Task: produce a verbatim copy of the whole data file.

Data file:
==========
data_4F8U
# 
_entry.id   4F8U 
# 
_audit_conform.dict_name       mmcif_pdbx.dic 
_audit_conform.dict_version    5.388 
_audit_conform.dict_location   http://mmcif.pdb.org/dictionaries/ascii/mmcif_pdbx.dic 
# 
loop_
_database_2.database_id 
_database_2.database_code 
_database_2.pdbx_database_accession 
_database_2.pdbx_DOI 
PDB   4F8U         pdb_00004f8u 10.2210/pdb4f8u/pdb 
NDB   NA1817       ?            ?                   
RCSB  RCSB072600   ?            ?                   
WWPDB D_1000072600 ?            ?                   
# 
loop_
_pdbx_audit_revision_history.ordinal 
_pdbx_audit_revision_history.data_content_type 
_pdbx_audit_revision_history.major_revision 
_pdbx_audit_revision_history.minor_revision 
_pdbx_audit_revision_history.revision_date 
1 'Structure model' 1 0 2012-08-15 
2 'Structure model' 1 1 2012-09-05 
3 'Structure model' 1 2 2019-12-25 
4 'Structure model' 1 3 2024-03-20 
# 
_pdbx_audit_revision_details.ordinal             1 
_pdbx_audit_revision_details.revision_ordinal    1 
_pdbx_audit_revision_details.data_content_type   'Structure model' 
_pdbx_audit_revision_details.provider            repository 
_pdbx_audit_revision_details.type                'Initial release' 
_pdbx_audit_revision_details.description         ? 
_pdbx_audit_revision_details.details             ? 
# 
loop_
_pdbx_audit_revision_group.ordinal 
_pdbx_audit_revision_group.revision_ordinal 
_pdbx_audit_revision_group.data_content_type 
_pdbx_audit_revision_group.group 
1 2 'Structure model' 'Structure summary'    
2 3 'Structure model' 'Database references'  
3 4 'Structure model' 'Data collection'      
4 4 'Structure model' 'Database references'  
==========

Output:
data_4F8U
# 
_entry.id   4F8U 
# 
_audit_conform.dict_name       mmcif_pdbx.dic 
_audit_conform.dict_version    5.388 
_audit_conform.dict_location   http://mmcif.pdb.org/dictionaries/ascii/mmcif_pdbx.dic 
# 
loop_
_database_2.database_id 
_database_2.database_code 
_database_2.pdbx_database_accession 
_database_2.pdbx_DOI 
PDB   4F8U         pdb_00004f8u 10.2210/pdb4f8u/pdb 
NDB   NA1817       ?            ?                   
RCSB  RCSB072600   ?            ?                   
WWPDB D_1000072600 ?            ?                   
# 
loop_
_pdbx_audit_revision_history.ordinal 
_pdbx_audit_revision_history.data_content_type 
_pdbx_audit_revision_history.major_revision 
_pdbx_audit_revision_history.minor_revision 
_pdbx_audit_revision_history.revision_date 
1 'Structure model' 1 0 2012-08-15 
2 'Structure model' 1 1 2012-09-05 
3 'Structure model' 1 2 2019-12-25 
4 'Structure model' 1 3 2024-03-20 
# 
_pdbx_audit_revision_details.ordinal             1 
_pdbx_audit_revision_details.revision_ordinal    1 
_pdbx_audit_revision_details.data_content_type   'Structure model' 
_pdbx_audit_revision_details.provider            repository 
_pdbx_audit_revision_details.type                'Initial release' 
_pdbx_audit_revision_details.description         ? 
_pdbx_audit_revision_details.details             ? 
# 
loop_
_pdbx_audit_revision_group.ordinal 
_pdbx_audit_revision_group.revision_ordinal 
_pdbx_audit_revision_group.data_content_type 
_pdbx_audit_revision_group.group 
1 2 'Structure model' 'Structure summary'    
2 3 'Structure model' 'Database references'  
3 4 'Structure model' 'Data collection'      
4 4 'Structure model' 'Database references'  